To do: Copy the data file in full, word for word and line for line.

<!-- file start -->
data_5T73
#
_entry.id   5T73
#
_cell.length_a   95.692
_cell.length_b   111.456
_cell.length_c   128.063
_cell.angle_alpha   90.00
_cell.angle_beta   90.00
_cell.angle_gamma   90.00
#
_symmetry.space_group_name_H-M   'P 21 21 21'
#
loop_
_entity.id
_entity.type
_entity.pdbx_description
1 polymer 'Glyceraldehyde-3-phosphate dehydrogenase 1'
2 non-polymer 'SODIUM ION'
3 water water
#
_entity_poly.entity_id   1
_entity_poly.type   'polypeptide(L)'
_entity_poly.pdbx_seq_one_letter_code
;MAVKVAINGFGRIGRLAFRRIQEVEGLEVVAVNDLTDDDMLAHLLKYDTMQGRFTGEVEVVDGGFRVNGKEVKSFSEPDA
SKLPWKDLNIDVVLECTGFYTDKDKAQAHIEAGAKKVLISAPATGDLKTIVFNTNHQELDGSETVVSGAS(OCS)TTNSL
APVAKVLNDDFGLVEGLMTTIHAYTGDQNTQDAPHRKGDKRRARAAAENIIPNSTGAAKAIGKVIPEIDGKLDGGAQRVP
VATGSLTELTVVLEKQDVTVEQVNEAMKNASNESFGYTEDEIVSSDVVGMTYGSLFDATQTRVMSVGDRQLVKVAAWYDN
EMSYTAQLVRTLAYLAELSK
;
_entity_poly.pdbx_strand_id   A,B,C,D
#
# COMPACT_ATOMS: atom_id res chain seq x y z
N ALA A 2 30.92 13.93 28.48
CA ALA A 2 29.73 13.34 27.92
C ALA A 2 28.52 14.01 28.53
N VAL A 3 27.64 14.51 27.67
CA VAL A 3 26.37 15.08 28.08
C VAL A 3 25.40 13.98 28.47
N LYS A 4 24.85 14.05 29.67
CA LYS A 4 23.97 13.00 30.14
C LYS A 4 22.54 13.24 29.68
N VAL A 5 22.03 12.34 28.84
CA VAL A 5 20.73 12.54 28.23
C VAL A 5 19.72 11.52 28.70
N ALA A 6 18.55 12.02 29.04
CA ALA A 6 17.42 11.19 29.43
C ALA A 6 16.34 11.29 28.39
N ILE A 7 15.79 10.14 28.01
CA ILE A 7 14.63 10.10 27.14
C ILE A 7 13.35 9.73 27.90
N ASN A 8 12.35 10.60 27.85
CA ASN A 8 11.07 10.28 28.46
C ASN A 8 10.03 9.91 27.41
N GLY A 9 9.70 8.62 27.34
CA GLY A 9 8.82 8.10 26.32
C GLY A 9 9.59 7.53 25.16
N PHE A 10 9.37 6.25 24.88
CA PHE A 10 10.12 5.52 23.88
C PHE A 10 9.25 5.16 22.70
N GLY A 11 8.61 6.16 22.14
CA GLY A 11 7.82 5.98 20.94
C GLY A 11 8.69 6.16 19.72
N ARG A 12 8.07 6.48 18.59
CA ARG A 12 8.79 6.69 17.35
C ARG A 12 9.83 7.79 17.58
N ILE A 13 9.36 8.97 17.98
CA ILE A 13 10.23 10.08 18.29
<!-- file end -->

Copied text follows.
data_5T73
#
_entry.id   5T73
#
_cell.length_a   95.692
_cell.length_b   111.456
_cell.length_c   128.063
_cell.angle_alpha   90.00
_cell.angle_beta   90.00
_cell.angle_gamma   90.00
#
_symmetry.space_group_name_H-M   'P 21 21 21'
#
loop_
_entity.id
_entity.type
_entity.pdbx_description
1 polymer 'Glyceraldehyde-3-phosphate dehydrogenase 1'
2 non-polymer 'SODIUM ION'
3 water water
#
_entity_poly.entity_id   1
_entity_poly.type   'polypeptide(L)'
_entity_poly.pdbx_seq_one_letter_code
;MAVKVAINGFGRIGRLAFRRIQEVEGLEVVAVNDLTDDDMLAHLLKYDTMQGRFTGEVEVVDGGFRVNGKEVKSFSEPDA
SKLPWKDLNIDVVLECTGFYTDKDKAQAHIEAGAKKVLISAPATGDLKTIVFNTNHQELDGSETVVSGAS(OCS)TTNSL
APVAKVLNDDFGLVEGLMTTIHAYTGDQNTQDAPHRKGDKRRARAAAENIIPNSTGAAKAIGKVIPEIDGKLDGGAQRVP
VATGSLTELTVVLEKQDVTVEQVNEAMKNASNESFGYTEDEIVSSDVVGMTYGSLFDATQTRVMSVGDRQLVKVAAWYDN
EMSYTAQLVRTLAYLAELSK
;
_entity_poly.pdbx_strand_id   A,B,C,D
#
# COMPACT_ATOMS: atom_id res chain seq x y z
N ALA A 2 30.92 13.93 28.48
CA ALA A 2 29.73 13.34 27.92
C ALA A 2 28.52 14.01 28.53
N VAL A 3 27.64 14.51 27.67
CA VAL A 3 26.37 15.08 28.08
C VAL A 3 25.40 13.98 28.47
N LYS A 4 24.85 14.05 29.67
CA LYS A 4 23.97 13.00 30.14
C LYS A 4 22.54 13.24 29.68
N VAL A 5 22.03 12.34 28.84
CA VAL A 5 20.73 12.54 28.23
C VAL A 5 19.72 11.52 28.70
N ALA A 6 18.55 12.02 29.04
CA ALA A 6 17.42 11.19 29.43
C ALA A 6 16.34 11.29 28.39
N ILE A 7 15.79 10.14 28.01
CA ILE A 7 14.63 10.10 27.14
C ILE A 7 13.35 9.73 27.90
N ASN A 8 12.35 10.60 27.85
CA ASN A 8 11.07 10.28 28.46
C ASN A 8 10.03 9.91 27.41
N GLY A 9 9.70 8.62 27.34
CA GLY A 9 8.82 8.10 26.32
C GLY A 9 9.59 7.53 25.16
N PHE A 10 9.37 6.25 24.88
CA PHE A 10 10.12 5.52 23.88
C PHE A 10 9.25 5.16 22.70
N GLY A 11 8.61 6.16 22.14
CA GLY A 11 7.82 5.98 20.94
C GLY A 11 8.69 6.16 19.72
N ARG A 12 8.07 6.48 18.59
CA ARG A 12 8.79 6.69 17.35
C ARG A 12 9.83 7.79 17.58
N ILE A 13 9.36 8.97 17.98
CA ILE A 13 10.23 10.08 18.29